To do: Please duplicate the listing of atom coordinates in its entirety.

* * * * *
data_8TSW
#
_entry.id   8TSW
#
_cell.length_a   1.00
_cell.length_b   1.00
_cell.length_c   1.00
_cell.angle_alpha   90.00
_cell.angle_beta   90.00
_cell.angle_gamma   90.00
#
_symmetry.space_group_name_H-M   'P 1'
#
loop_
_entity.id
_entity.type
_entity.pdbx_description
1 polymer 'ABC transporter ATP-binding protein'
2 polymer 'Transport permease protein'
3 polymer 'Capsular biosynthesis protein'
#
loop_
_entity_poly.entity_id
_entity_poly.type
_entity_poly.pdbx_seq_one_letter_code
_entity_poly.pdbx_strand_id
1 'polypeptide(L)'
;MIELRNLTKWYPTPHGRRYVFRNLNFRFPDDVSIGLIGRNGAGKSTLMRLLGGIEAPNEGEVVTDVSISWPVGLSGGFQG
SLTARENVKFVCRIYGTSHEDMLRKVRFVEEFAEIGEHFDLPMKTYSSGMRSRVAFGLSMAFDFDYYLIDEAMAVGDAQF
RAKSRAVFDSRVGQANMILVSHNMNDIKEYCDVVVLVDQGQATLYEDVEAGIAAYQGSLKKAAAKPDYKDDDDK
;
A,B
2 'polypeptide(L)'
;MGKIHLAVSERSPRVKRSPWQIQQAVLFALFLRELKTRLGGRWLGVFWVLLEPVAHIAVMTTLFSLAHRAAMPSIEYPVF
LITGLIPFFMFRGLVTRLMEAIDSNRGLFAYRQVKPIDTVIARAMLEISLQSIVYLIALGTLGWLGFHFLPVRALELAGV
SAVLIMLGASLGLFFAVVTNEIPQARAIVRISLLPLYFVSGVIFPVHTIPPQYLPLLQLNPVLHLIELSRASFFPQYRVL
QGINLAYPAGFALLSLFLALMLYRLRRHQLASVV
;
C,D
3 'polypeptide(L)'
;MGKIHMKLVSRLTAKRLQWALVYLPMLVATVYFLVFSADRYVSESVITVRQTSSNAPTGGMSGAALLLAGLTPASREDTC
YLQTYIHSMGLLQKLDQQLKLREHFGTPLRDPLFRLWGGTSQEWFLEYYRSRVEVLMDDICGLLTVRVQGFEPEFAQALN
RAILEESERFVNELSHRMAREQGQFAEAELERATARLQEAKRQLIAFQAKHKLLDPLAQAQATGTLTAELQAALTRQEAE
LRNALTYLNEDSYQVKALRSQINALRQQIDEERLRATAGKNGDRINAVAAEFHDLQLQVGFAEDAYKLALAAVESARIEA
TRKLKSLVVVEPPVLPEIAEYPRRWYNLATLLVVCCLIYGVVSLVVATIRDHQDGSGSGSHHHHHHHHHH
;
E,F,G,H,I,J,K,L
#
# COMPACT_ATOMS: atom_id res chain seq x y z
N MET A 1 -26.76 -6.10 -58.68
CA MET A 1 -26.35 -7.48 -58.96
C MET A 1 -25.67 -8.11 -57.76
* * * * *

data_8TSW
#
_entry.id   8TSW
#
_cell.length_a   1.00
_cell.length_b   1.00
_cell.length_c   1.00
_cell.angle_alpha   90.00
_cell.angle_beta   90.00
_cell.angle_gamma   90.00
#
_symmetry.space_group_name_H-M   'P 1'
#
loop_
_entity.id
_entity.type
_entity.pdbx_description
1 polymer 'ABC transporter ATP-binding protein'
2 polymer 'Transport permease protein'
3 polymer 'Capsular biosynthesis protein'
#
loop_
_entity_poly.entity_id
_entity_poly.type
_entity_poly.pdbx_seq_one_letter_code
_entity_poly.pdbx_strand_id
1 'polypeptide(L)'
;MIELRNLTKWYPTPHGRRYVFRNLNFRFPDDVSIGLIGRNGAGKSTLMRLLGGIEAPNEGEVVTDVSISWPVGLSGGFQG
SLTARENVKFVCRIYGTSHEDMLRKVRFVEEFAEIGEHFDLPMKTYSSGMRSRVAFGLSMAFDFDYYLIDEAMAVGDAQF
RAKSRAVFDSRVGQANMILVSHNMNDIKEYCDVVVLVDQGQATLYEDVEAGIAAYQGSLKKAAAKPDYKDDDDK
;
A,B
2 'polypeptide(L)'
;MGKIHLAVSERSPRVKRSPWQIQQAVLFALFLRELKTRLGGRWLGVFWVLLEPVAHIAVMTTLFSLAHRAAMPSIEYPVF
LITGLIPFFMFRGLVTRLMEAIDSNRGLFAYRQVKPIDTVIARAMLEISLQSIVYLIALGTLGWLGFHFLPVRALELAGV
SAVLIMLGASLGLFFAVVTNEIPQARAIVRISLLPLYFVSGVIFPVHTIPPQYLPLLQLNPVLHLIELSRASFFPQYRVL
QGINLAYPAGFALLSLFLALMLYRLRRHQLASVV
;
C,D
3 'polypeptide(L)'
;MGKIHMKLVSRLTAKRLQWALVYLPMLVATVYFLVFSADRYVSESVITVRQTSSNAPTGGMSGAALLLAGLTPASREDTC
YLQTYIHSMGLLQKLDQQLKLREHFGTPLRDPLFRLWGGTSQEWFLEYYRSRVEVLMDDICGLLTVRVQGFEPEFAQALN
RAILEESERFVNELSHRMAREQGQFAEAELERATARLQEAKRQLIAFQAKHKLLDPLAQAQATGTLTAELQAALTRQEAE
LRNALTYLNEDSYQVKALRSQINALRQQIDEERLRATAGKNGDRINAVAAEFHDLQLQVGFAEDAYKLALAAVESARIEA
TRKLKSLVVVEPPVLPEIAEYPRRWYNLATLLVVCCLIYGVVSLVVATIRDHQDGSGSGSHHHHHHHHHH
;
E,F,G,H,I,J,K,L
#
# COMPACT_ATOMS: atom_id res chain seq x y z
N MET A 1 -26.76 -6.10 -58.68
CA MET A 1 -26.35 -7.48 -58.96
C MET A 1 -25.67 -8.11 -57.76